6 benefits of NOT having a Literary Agent

Most blog posts on publishing related websites talk about how important it is to have Literary agents represent authors. So it is only inevitable that the reverse question comes up frequent, specially from authors who’ve tried their best to reach out to the best literary agents in town (and outside) and haven’t had much luck.

Aren’t there any advantages of not having a literary agency offer representation? You bet there are.

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Re-sending Query Letters: Is it ok to re-submit to literary agents and publishers?

Literary agents and publishers reject an overwhelmingly large number of query letters than they accept. With those odds, it’s hard not to have gone through the rejection and dejection phase. In many cases, it’s not even an outright rejection of the query letter through a template responses. It’s that eerie silence from the other side that gets on the nerves of new authors. There are ways for authors to deal with rejection.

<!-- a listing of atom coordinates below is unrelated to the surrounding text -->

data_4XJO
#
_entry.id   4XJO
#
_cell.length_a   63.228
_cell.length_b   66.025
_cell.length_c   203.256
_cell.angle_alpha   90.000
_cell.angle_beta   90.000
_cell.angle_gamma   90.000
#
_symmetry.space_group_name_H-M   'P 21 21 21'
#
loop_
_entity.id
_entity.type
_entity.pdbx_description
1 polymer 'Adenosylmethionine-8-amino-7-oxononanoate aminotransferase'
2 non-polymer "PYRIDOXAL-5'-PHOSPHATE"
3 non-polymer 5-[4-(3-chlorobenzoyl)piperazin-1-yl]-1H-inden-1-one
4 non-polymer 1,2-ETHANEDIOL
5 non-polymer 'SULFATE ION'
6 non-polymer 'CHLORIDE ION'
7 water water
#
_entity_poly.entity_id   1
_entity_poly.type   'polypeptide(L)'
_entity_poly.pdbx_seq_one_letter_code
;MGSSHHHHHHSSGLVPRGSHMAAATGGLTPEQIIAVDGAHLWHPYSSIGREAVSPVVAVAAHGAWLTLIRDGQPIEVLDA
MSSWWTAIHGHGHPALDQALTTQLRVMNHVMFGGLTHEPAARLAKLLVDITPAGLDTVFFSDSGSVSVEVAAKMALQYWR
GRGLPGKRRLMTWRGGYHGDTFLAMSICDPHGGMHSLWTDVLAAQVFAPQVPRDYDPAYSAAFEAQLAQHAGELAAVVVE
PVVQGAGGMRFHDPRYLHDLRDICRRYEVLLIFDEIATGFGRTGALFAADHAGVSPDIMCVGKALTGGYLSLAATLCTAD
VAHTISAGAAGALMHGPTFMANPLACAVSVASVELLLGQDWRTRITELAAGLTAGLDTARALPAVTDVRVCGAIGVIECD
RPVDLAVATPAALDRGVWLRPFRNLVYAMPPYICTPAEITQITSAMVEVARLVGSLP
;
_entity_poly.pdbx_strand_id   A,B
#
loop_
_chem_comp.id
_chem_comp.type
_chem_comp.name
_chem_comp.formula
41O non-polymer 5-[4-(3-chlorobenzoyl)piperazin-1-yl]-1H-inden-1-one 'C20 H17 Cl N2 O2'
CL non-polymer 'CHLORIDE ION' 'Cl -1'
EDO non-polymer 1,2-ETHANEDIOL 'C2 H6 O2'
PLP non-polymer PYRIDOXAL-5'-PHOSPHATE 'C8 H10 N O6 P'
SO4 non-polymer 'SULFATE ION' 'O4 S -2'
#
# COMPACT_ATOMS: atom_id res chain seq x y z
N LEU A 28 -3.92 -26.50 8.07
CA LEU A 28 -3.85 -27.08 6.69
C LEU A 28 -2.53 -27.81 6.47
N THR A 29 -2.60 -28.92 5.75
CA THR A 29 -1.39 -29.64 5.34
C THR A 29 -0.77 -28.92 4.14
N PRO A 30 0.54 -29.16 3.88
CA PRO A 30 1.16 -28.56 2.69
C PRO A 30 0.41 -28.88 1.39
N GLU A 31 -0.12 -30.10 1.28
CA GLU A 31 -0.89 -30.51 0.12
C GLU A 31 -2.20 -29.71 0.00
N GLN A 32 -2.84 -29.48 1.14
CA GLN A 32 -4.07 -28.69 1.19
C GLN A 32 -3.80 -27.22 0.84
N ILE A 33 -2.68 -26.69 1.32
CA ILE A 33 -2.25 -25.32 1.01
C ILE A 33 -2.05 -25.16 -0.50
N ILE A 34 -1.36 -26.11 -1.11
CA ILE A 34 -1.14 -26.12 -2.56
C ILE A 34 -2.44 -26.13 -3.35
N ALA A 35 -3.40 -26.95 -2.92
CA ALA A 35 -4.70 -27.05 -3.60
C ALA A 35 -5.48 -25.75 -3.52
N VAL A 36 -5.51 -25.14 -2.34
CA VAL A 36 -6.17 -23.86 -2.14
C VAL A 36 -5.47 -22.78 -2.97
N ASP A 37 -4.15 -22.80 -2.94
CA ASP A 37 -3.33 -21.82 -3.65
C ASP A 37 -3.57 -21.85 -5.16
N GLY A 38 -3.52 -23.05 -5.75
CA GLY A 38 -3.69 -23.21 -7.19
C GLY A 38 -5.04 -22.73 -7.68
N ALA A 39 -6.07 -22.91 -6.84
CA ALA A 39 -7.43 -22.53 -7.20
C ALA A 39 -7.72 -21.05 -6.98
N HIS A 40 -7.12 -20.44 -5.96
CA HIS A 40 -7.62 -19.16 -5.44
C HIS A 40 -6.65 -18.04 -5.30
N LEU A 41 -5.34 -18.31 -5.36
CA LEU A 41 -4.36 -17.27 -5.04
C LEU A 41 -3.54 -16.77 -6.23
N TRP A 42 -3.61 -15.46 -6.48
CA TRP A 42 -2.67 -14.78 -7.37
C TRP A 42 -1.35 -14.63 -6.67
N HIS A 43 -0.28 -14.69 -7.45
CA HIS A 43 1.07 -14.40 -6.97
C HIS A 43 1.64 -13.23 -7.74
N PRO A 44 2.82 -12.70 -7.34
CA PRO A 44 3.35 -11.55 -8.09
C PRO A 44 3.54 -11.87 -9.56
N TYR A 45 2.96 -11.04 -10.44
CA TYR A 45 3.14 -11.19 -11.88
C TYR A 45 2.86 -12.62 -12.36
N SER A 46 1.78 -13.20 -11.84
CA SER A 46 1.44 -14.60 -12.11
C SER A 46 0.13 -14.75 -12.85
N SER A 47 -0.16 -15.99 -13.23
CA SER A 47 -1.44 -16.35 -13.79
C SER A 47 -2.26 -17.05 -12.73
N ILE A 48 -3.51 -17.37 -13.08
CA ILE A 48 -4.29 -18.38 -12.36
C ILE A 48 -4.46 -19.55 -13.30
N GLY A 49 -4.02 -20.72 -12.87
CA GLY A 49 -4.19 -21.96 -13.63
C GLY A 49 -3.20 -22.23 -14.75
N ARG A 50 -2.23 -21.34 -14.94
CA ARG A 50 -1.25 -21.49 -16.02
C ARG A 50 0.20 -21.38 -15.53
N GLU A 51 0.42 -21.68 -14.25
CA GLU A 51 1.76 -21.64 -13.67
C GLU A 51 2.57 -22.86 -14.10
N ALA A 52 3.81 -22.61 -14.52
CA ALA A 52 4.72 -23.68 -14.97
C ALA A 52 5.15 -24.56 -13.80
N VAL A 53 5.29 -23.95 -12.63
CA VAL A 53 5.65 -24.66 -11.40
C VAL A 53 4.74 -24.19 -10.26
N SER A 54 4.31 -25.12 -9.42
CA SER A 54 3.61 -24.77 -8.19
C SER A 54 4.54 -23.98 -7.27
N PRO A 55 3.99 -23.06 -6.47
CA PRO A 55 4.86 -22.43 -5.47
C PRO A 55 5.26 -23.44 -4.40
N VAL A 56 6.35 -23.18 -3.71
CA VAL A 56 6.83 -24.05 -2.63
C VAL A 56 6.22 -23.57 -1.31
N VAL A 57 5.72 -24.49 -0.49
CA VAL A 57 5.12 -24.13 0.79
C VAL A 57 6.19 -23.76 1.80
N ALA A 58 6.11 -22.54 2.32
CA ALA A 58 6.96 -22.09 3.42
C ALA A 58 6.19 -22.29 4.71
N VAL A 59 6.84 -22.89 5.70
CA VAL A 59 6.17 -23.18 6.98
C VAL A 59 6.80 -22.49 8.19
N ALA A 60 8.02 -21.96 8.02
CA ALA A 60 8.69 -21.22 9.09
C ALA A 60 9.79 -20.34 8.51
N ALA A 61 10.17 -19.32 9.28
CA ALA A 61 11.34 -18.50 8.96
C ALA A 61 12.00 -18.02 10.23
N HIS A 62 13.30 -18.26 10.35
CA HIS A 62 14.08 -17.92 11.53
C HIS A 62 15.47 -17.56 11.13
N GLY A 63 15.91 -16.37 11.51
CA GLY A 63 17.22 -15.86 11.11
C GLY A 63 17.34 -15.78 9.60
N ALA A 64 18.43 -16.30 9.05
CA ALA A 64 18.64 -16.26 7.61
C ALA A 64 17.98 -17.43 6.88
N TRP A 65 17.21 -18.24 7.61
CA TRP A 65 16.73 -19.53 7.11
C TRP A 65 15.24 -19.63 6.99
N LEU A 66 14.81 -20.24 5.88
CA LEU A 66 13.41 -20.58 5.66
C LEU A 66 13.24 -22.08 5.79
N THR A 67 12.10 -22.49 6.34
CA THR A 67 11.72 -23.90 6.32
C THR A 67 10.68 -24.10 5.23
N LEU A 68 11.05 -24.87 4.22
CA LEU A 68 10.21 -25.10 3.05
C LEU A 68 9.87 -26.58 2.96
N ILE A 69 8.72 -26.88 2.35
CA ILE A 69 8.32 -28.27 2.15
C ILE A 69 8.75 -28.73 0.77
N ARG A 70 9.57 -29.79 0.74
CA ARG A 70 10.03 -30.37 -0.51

But does a rejection (implied or explicit) from a literary agency that was on the top of your wishlist mean it’s the end of the road for you?

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Book editing services in India: Are you paying too much?

Freelance book editors provide services to authors before literary agents or publishers come into the picture. The assumption here is that the original manuscript has potential that can be accentuated with a little help.

There are many subjective and commercial aspects you need to consider before you decide to hire a book editor. Some of the subjective elements were covered in an earlier post titled ‘Hiring a freelance editor for proofreading & editing your book’. This one focuses on the commercial perspective.

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Query letter rejections: How writers can deal with it

Query letters for books need a lot of TLC (tender love & care) to create. Getting the mailing list of the best literary agents and publishers to send your carefully crafted query letter takes longer. Waiting for the publishers and the book agents takes forever.